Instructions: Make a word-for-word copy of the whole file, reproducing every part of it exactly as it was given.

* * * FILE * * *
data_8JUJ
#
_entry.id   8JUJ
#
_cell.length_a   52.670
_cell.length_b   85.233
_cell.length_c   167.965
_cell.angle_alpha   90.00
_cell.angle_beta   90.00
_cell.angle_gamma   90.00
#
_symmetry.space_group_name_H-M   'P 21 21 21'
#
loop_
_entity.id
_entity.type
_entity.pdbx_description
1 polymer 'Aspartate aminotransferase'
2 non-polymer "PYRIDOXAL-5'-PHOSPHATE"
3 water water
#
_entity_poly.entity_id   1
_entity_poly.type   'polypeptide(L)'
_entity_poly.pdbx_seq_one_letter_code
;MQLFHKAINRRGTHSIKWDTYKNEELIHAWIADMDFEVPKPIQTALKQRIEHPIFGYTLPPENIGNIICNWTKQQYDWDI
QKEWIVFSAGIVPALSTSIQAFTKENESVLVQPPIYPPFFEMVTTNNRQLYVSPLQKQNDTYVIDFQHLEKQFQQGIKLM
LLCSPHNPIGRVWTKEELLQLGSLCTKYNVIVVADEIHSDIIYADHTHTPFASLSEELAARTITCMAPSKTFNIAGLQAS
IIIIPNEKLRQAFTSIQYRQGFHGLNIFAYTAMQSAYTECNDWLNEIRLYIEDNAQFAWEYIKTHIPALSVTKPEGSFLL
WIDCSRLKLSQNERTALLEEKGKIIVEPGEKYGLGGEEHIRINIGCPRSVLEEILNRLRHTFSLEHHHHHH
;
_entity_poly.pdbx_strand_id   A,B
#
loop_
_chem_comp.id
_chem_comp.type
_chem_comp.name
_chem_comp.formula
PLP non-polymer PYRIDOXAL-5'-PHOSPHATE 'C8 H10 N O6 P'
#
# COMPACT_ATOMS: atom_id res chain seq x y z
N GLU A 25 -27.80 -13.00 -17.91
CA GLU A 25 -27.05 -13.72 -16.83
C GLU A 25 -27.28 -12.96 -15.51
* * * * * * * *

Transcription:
data_8JUJ
#
_entry.id   8JUJ
#
_cell.length_a   52.670
_cell.length_b   85.233
_cell.length_c   167.965
_cell.angle_alpha   90.00
_cell.angle_beta   90.00
_cell.angle_gamma   90.00
#
_symmetry.space_group_name_H-M   'P 21 21 21'
#
loop_
_entity.id
_entity.type
_entity.pdbx_description
1 polymer 'Aspartate aminotransferase'
2 non-polymer "PYRIDOXAL-5'-PHOSPHATE"
3 water water
#
_entity_poly.entity_id   1
_entity_poly.type   'polypeptide(L)'
_entity_poly.pdbx_seq_one_letter_code
;MQLFHKAINRRGTHSIKWDTYKNEELIHAWIADMDFEVPKPIQTALKQRIEHPIFGYTLPPENIGNIICNWTKQQYDWDI
QKEWIVFSAGIVPALSTSIQAFTKENESVLVQPPIYPPFFEMVTTNNRQLYVSPLQKQNDTYVIDFQHLEKQFQQGIKLM
LLCSPHNPIGRVWTKEELLQLGSLCTKYNVIVVADEIHSDIIYADHTHTPFASLSEELAARTITCMAPSKTFNIAGLQAS
IIIIPNEKLRQAFTSIQYRQGFHGLNIFAYTAMQSAYTECNDWLNEIRLYIEDNAQFAWEYIKTHIPALSVTKPEGSFLL
WIDCSRLKLSQNERTALLEEKGKIIVEPGEKYGLGGEEHIRINIGCPRSVLEEILNRLRHTFSLEHHHHHH
;
_entity_poly.pdbx_strand_id   A,B
#
loop_
_chem_comp.id
_chem_comp.type
_chem_comp.name
_chem_comp.formula
PLP non-polymer PYRIDOXAL-5'-PHOSPHATE 'C8 H10 N O6 P'
#
# COMPACT_ATOMS: atom_id res chain seq x y z
N GLU A 25 -27.80 -13.00 -17.91
CA GLU A 25 -27.05 -13.72 -16.83
C GLU A 25 -27.28 -12.96 -15.51